Additions to Alpha-Sheet Based Hypotheses for the Cause of Alzheimer's Disease

Philip Serwer, Elena T. Wright, Barbara Hunter

Research output: Contribution to journalArticlepeer-review

2 Scopus citations


Protein amyloid-β (Aβ) oligomers with β-sheet-like backbone (β-structured) form extracellular amyloid plaques associated with Alzheimer's disease (AD). However, the relationship to AD is not known. Some investigations suggest that the toxic Aβ component has α-sheet-like backbone (α-structured) subsequently detoxified by intracellular α-to-β conversion before plaque formation. Our objective is to compare this latter hypothesis with observations made by electron microscopy of thin sections of AD-cerebral cortex. We observe irregular, 200-2,000 nm, intracellular, lipofuscin-like inclusions. Some are light-staining and smooth. Others are dark-staining and made granular by fibers that are usually overlapping and are sometimes individually seen. Aspects unusual for lipofuscin include 1) dark and light inclusions interlocking as though previously one inclusion, 2) dark inclusion-contained 2.6 nm thick sub-fibers that are bent as though α-structured, and 3) presence of inclusions in lysosomes and apparent transfer of dark inclusion material to damaged, nearby lysosomal membranes. These data suggest the following additions to α-structure-based hypotheses: 1) Lipofuscin-associated, α-structured protein toxicity to lysosomal membranes is in the chain of AD causation; 2) α-to-β detoxification of α-structured protein occurs in lipofuscin and causes dark-to-light transition that, when incomplete, is the origin of cell-to-cell transmission essential for development of AD.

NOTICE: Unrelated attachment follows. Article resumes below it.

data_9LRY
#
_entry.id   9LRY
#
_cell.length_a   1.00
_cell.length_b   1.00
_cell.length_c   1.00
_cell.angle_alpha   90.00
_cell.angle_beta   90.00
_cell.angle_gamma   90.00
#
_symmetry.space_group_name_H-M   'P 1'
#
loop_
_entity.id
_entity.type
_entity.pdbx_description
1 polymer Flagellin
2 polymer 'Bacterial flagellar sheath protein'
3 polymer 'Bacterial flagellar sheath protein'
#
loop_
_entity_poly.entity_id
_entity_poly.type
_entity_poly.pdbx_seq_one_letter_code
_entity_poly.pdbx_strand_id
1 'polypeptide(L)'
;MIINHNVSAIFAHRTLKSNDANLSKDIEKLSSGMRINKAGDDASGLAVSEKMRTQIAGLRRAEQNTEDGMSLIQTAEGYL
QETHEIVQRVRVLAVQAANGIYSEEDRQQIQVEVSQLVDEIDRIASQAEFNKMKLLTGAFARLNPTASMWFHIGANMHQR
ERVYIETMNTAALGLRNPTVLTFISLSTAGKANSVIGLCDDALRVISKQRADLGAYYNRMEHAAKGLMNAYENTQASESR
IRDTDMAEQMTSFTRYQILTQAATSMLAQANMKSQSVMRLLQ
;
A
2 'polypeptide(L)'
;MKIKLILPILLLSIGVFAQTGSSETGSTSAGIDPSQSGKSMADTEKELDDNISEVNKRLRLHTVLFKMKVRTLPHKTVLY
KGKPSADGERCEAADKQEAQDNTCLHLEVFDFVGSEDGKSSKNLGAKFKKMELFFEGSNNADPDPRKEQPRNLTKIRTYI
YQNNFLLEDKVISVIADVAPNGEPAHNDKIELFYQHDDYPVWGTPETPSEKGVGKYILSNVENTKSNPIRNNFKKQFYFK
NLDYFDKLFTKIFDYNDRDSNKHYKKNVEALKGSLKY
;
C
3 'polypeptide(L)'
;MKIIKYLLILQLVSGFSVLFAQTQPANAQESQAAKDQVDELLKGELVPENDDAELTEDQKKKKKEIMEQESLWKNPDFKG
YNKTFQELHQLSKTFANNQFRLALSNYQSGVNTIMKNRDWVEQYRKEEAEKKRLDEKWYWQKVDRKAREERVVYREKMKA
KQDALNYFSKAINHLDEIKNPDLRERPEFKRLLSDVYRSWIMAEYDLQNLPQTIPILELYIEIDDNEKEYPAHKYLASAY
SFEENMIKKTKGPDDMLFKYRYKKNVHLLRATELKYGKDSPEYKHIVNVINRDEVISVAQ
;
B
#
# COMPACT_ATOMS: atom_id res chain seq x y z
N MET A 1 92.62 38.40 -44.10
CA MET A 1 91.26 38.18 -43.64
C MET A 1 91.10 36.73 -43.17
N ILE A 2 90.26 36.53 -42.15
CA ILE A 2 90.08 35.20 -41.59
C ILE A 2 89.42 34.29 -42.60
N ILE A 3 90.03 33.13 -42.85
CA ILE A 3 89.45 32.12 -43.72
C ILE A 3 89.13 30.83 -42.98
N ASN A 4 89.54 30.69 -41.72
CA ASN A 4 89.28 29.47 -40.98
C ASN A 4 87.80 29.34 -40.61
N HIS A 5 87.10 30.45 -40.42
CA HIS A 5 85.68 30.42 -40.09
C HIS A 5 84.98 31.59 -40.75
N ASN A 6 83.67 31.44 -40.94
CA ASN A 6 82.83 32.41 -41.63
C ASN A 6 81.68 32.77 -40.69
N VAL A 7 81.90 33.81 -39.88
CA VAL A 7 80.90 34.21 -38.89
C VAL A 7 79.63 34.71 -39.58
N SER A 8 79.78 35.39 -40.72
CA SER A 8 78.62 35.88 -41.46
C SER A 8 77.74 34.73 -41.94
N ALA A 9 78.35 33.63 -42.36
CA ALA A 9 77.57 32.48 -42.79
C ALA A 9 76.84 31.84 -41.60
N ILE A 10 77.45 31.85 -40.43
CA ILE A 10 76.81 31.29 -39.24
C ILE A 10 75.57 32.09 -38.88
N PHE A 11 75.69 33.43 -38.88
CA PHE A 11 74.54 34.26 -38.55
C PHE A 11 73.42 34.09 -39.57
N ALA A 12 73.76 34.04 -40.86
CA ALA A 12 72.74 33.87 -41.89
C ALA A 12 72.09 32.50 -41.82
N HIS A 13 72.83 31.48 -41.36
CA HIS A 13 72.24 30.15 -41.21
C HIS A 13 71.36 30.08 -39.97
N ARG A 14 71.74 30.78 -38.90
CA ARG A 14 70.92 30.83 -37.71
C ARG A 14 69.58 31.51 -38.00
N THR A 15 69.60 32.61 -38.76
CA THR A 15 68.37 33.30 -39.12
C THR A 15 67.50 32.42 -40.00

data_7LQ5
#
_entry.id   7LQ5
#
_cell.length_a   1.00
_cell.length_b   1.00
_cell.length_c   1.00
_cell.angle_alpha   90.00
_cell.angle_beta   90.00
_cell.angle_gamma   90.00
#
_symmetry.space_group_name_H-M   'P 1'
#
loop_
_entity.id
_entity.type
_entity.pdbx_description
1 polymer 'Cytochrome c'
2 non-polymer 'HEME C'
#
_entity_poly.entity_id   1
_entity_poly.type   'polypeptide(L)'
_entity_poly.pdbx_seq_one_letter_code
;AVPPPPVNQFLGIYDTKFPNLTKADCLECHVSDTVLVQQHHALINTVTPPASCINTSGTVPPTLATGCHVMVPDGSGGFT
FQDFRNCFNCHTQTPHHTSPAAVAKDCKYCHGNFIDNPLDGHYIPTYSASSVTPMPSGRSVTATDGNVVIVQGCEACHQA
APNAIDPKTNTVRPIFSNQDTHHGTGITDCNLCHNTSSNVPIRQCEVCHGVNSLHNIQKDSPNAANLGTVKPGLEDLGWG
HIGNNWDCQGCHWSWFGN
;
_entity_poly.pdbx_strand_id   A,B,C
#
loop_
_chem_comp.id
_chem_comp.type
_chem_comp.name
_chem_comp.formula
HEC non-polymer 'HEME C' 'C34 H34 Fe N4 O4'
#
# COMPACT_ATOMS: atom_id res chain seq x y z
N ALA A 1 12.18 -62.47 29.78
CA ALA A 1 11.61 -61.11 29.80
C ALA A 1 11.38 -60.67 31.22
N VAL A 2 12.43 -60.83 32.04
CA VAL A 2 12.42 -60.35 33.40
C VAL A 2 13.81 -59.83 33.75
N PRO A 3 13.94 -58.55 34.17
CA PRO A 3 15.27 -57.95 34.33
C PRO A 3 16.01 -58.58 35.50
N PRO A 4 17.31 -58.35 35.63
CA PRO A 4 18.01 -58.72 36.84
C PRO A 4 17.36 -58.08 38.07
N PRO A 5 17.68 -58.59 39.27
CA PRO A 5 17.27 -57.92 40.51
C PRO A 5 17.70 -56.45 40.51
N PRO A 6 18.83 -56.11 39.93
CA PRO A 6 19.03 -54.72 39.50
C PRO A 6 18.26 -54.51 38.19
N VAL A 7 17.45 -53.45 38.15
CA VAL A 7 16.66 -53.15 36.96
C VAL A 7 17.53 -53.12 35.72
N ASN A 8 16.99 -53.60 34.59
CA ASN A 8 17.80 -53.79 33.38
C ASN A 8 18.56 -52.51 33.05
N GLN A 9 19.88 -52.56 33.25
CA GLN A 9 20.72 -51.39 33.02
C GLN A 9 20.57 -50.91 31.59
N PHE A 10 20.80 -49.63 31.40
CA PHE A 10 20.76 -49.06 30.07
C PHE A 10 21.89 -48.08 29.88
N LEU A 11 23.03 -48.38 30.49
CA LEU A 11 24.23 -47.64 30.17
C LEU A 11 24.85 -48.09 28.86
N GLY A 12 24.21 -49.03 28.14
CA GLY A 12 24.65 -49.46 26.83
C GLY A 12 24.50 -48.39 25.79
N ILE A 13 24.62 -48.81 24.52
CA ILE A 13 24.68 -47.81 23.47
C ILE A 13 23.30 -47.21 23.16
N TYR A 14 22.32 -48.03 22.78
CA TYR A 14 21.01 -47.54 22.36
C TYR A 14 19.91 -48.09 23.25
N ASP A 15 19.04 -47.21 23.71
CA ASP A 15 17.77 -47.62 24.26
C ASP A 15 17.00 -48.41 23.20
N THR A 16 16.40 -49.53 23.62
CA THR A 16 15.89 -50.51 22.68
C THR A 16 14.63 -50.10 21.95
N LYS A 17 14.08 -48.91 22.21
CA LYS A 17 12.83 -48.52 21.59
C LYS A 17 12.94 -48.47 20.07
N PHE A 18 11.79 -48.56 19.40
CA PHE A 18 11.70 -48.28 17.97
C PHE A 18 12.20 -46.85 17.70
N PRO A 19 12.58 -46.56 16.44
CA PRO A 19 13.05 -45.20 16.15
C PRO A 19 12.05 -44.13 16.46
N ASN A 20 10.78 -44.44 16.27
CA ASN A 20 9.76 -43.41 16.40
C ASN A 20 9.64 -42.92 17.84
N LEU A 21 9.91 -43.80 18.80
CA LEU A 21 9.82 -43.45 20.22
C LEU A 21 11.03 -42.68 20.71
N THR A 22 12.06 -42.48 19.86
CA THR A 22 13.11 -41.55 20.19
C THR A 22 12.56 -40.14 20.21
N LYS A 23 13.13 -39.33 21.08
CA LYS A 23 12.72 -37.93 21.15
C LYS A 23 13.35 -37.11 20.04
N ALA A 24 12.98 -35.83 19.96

Original languageEnglish (US)
Pages (from-to)429-438
Number of pages10
JournalJournal of Alzheimer's Disease
Issue number2
StatePublished - 2022


  • Alpha-sheet
  • amyloid
  • electron microscopy
  • lipofuscin
  • molecular model
  • thin sectioning

ASJC Scopus subject areas

  • Geriatrics and Gerontology
  • Psychiatry and Mental health
  • Clinical Psychology
  • General Neuroscience


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